Training data has been extracted from the National VET Provider Collection, Total VET Students and Courses from the following training package or qualifications:

RII Resources and Infrastructure Industry Training Package:

  • Certificate II in Surface Extraction Operations
    • RII20209 – Certificate II in Surface Extraction Operations
    • RII20213 – Certificate II in Surface Extraction Operations
    • RII20215 – Certificate II in Surface Extraction Operations
  • Certificate III in Surface Extraction Operations
    • RII30109 – Certificate III in Surface Extraction Operations
    • RII30111 – Certificate III in Surface Extraction Operations
    • RII30112 – Certificate III in Surface Extraction Operations
    • RII30113 – Certificate III in Surface Extraction Operations
    • RII30115 – Certificate III in Surface Extraction Operations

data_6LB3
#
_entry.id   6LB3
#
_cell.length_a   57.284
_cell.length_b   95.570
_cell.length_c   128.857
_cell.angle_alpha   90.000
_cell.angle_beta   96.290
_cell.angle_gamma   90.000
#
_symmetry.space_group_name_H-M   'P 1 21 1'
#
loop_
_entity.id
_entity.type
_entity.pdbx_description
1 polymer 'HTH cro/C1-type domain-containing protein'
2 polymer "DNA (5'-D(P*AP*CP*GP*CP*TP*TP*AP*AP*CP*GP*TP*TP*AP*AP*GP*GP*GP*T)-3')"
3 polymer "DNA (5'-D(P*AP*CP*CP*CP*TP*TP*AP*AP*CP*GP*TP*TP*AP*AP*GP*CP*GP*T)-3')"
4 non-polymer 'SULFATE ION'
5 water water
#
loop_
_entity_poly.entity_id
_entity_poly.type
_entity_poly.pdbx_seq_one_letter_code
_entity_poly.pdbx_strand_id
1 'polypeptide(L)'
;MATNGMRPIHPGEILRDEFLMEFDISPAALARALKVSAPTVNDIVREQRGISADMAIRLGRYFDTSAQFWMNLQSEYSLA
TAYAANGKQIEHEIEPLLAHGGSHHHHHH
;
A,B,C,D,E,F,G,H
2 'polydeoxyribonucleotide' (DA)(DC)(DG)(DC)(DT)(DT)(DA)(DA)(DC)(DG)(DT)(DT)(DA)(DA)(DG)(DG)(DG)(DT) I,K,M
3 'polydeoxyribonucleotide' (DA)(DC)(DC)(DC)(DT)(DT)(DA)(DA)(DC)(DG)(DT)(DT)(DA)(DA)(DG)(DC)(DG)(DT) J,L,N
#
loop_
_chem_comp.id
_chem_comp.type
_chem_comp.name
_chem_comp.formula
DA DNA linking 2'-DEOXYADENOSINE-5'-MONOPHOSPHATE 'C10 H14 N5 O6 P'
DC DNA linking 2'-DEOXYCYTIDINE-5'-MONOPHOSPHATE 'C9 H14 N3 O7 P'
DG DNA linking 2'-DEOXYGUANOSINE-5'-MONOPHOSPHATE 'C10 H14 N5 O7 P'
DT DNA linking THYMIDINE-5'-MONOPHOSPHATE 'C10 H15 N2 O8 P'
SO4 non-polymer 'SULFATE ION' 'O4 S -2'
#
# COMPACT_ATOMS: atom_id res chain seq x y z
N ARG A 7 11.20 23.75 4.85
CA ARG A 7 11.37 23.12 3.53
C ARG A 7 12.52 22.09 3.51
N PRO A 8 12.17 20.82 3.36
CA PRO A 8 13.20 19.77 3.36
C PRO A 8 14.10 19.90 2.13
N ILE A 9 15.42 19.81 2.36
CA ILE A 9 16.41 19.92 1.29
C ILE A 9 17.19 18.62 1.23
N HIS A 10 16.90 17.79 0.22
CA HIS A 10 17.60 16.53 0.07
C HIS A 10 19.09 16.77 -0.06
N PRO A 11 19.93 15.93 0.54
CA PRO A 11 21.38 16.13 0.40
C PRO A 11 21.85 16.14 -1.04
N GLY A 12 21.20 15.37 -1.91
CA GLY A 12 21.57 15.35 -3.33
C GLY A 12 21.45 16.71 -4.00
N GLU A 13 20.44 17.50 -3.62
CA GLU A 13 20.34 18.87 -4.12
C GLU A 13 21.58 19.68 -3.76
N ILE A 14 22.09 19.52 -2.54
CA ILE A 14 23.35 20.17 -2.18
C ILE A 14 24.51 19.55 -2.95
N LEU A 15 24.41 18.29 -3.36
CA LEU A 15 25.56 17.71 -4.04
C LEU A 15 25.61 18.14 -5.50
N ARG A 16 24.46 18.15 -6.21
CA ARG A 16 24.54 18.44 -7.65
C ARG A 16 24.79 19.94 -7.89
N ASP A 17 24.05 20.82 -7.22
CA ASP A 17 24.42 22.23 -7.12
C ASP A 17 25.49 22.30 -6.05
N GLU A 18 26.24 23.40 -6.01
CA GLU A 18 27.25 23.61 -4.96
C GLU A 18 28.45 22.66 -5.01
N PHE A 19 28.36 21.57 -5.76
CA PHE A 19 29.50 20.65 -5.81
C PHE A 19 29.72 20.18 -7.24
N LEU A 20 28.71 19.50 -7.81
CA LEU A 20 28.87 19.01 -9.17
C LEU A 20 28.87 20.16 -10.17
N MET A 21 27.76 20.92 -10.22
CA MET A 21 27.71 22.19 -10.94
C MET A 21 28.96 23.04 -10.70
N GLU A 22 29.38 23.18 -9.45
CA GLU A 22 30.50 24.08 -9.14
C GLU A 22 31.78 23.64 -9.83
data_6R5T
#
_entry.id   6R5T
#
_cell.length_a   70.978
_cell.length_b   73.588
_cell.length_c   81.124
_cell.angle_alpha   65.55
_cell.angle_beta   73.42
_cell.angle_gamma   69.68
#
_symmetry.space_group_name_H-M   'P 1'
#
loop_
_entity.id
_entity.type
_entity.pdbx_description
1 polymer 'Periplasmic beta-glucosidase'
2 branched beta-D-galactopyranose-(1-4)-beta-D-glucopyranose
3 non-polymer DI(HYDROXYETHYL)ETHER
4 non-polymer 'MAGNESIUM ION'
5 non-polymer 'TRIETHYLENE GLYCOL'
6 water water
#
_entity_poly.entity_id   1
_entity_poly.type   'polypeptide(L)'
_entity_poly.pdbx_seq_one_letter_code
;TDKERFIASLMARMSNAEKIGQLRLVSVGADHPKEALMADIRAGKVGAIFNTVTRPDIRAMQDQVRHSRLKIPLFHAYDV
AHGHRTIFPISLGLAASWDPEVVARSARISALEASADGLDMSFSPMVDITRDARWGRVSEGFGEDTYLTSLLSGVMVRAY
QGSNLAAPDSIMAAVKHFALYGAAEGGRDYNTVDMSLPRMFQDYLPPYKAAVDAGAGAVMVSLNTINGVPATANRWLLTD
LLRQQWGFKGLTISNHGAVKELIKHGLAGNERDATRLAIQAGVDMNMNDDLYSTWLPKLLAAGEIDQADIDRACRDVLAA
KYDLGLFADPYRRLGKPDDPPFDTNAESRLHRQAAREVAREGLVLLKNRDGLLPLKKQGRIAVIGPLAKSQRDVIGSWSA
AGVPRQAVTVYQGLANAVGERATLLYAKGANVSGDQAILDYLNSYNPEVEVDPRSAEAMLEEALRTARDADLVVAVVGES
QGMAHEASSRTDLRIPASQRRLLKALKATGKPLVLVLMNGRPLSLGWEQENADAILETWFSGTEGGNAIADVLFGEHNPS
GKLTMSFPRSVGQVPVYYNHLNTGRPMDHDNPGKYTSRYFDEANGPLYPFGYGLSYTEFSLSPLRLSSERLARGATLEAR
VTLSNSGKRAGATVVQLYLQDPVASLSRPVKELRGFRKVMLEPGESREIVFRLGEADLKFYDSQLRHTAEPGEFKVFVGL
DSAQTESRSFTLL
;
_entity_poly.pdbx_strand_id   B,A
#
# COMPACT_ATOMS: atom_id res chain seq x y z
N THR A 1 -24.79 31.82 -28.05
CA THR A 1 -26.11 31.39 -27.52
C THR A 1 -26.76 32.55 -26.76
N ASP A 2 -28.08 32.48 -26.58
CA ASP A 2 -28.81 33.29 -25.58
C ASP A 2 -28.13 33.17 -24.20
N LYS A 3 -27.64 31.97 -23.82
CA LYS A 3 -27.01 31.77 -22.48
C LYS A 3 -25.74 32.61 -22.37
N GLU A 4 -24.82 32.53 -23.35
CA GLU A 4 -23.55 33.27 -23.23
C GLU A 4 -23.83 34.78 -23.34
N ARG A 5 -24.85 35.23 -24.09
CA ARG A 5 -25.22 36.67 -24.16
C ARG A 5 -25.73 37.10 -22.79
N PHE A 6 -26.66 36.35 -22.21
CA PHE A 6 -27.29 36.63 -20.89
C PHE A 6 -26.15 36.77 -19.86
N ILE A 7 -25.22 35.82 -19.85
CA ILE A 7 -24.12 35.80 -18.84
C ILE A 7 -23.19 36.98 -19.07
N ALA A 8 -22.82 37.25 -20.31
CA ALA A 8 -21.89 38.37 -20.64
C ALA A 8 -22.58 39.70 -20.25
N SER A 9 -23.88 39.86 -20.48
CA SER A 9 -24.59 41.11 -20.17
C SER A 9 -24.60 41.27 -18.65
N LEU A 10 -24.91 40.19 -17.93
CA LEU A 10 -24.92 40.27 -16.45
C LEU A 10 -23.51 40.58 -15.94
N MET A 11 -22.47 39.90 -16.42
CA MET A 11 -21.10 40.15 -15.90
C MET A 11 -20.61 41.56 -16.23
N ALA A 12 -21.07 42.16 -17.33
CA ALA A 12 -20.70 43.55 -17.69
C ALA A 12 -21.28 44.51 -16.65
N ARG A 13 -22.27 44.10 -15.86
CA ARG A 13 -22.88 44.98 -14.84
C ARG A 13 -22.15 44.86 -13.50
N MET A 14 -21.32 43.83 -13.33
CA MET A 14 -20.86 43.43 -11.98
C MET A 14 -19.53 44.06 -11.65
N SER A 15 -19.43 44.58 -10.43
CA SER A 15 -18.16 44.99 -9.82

• Certificate IV in Surface Extraction Operations
    • RII40109 – Certificate IV in Surface Extraction Operations
    • RII40113 – Certificate IV in Surface Extraction Operations
    • RII40115 – Certificate IV in Surface Extraction Operations.

Superseded qualifications and training packages are grouped with current training products.

Data covers a range of selected student and training characteristics in the following categories and years:

  • 2015, 2016, 2017, 2018 program enrolments
  • 2015, 2016, 2017, 2018 subject enrolments
  • 2015, 2016, 2017, 2018 program completions.